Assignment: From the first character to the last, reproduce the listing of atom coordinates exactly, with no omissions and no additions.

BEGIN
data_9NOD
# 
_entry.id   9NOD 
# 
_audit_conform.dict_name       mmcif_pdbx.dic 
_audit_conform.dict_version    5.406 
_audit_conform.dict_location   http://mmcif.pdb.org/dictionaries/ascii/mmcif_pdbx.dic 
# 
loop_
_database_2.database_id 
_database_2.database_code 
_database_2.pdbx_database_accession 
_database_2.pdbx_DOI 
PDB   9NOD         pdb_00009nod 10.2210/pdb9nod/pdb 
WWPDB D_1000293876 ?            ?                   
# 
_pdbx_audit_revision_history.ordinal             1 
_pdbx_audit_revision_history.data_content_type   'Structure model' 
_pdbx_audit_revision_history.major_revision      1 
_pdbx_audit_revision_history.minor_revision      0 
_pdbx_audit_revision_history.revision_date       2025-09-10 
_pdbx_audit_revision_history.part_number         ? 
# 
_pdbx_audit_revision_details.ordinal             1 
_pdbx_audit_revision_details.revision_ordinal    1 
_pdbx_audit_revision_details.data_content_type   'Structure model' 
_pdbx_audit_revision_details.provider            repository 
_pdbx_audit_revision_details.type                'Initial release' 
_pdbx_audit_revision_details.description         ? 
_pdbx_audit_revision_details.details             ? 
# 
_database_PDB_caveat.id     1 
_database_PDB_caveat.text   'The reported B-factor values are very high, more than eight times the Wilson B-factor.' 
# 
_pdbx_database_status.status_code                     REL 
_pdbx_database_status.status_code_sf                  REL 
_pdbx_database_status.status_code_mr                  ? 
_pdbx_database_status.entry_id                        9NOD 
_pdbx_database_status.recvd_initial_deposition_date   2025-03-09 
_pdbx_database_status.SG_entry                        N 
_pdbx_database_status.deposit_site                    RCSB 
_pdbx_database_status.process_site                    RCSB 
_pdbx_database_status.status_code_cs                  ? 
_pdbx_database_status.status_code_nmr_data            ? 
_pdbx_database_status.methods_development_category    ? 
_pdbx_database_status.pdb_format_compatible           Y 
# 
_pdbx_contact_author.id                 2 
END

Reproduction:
data_9NOD
# 
_entry.id   9NOD 
# 
_audit_conform.dict_name       mmcif_pdbx.dic 
_audit_conform.dict_version    5.406 
_audit_conform.dict_location   http://mmcif.pdb.org/dictionaries/ascii/mmcif_pdbx.dic 
# 
loop_
_database_2.database_id 
_database_2.database_code 
_database_2.pdbx_database_accession 
_database_2.pdbx_DOI 
PDB   9NOD         pdb_00009nod 10.2210/pdb9nod/pdb 
WWPDB D_1000293876 ?            ?                   
# 
_pdbx_audit_revision_history.ordinal             1 
_pdbx_audit_revision_history.data_content_type   'Structure model' 
_pdbx_audit_revision_history.major_revision      1 
_pdbx_audit_revision_history.minor_revision      0 
_pdbx_audit_revision_history.revision_date       2025-09-10 
_pdbx_audit_revision_history.part_number         ? 
# 
_pdbx_audit_revision_details.ordinal             1 
_pdbx_audit_revision_details.revision_ordinal    1 
_pdbx_audit_revision_details.data_content_type   'Structure model' 
_pdbx_audit_revision_details.provider            repository 
_pdbx_audit_revision_details.type                'Initial release' 
_pdbx_audit_revision_details.description         ? 
_pdbx_audit_revision_details.details             ? 
# 
_database_PDB_caveat.id     1 
_database_PDB_caveat.text   'The reported B-factor values are very high, more than eight times the Wilson B-factor.' 
# 
_pdbx_database_status.status_code                     REL 
_pdbx_database_status.status_code_sf                  REL 
_pdbx_database_status.status_code_mr                  ? 
_pdbx_database_status.entry_id                        9NOD 
_pdbx_database_status.recvd_initial_deposition_date   2025-03-09 
_pdbx_database_status.SG_entry                        N 
_pdbx_database_status.deposit_site                    RCSB 
_pdbx_database_status.process_site                    RCSB 
_pdbx_database_status.status_code_cs                  ? 
_pdbx_database_status.status_code_nmr_data            ? 
_pdbx_database_status.methods_development_category    ? 
_pdbx_database_status.pdb_format_compatible           Y 
# 
_pdbx_contact_author.id                 2 